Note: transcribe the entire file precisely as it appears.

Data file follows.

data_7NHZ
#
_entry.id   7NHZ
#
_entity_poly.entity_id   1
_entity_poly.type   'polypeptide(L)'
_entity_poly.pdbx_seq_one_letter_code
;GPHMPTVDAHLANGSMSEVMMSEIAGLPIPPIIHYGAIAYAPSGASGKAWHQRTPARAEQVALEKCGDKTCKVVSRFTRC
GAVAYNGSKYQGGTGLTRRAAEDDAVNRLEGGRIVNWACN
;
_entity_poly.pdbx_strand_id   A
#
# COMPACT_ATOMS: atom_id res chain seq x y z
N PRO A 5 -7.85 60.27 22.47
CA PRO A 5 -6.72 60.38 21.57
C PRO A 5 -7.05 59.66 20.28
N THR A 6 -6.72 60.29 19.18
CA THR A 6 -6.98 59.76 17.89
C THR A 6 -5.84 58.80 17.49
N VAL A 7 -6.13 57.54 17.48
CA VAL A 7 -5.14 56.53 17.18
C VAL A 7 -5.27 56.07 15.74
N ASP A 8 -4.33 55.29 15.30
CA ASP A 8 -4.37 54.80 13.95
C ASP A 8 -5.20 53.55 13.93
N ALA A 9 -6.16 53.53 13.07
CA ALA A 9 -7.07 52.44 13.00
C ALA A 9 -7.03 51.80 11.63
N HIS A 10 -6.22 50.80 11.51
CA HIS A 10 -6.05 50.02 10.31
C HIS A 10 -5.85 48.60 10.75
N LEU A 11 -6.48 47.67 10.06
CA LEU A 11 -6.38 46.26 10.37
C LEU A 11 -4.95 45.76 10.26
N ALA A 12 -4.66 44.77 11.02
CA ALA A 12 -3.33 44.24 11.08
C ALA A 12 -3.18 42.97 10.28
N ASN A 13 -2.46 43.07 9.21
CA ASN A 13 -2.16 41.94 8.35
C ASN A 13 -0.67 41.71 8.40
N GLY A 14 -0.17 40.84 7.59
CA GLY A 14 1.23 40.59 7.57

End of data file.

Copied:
data_7NHZ
#
_entry.id   7NHZ
#
_entity_poly.entity_id   1
_entity_poly.type   'polypeptide(L)'
_entity_poly.pdbx_seq_one_letter_code
;GPHMPTVDAHLANGSMSEVMMSEIAGLPIPPIIHYGAIAYAPSGASGKAWHQRTPARAEQVALEKCGDKTCKVVSRFTRC
GAVAYNGSKYQGGTGLTRRAAEDDAVNRLEGGRIVNWACN
;
_entity_poly.pdbx_strand_id   A
#
# COMPACT_ATOMS: atom_id res chain seq x y z
N PRO A 5 -7.85 60.27 22.47
CA PRO A 5 -6.72 60.38 21.57
C PRO A 5 -7.05 59.66 20.28
N THR A 6 -6.72 60.29 19.18
CA THR A 6 -6.98 59.76 17.89
C THR A 6 -5.84 58.80 17.49
N VAL A 7 -6.13 57.54 17.48
CA VAL A 7 -5.14 56.53 17.18
C VAL A 7 -5.27 56.07 15.74
N ASP A 8 -4.33 55.29 15.30
CA ASP A 8 -4.37 54.80 13.95
C ASP A 8 -5.20 53.55 13.93
N ALA A 9 -6.16 53.53 13.07
CA ALA A 9 -7.07 52.44 13.00
C ALA A 9 -7.03 51.80 11.63
N HIS A 10 -6.22 50.80 11.51
CA HIS A 10 -6.05 50.02 10.31
C HIS A 10 -5.85 48.60 10.75
N LEU A 11 -6.48 47.67 10.06
CA LEU A 11 -6.38 46.26 10.37
C LEU A 11 -4.95 45.76 10.26
N ALA A 12 -4.66 44.77 11.02
CA ALA A 12 -3.33 44.24 11.08
C ALA A 12 -3.18 42.97 10.28
N ASN A 13 -2.46 43.07 9.21
CA ASN A 13 -2.16 41.94 8.35
C ASN A 13 -0.67 41.71 8.40
N GLY A 14 -0.17 40.84 7.59
CA GLY A 14 1.23 40.59 7.57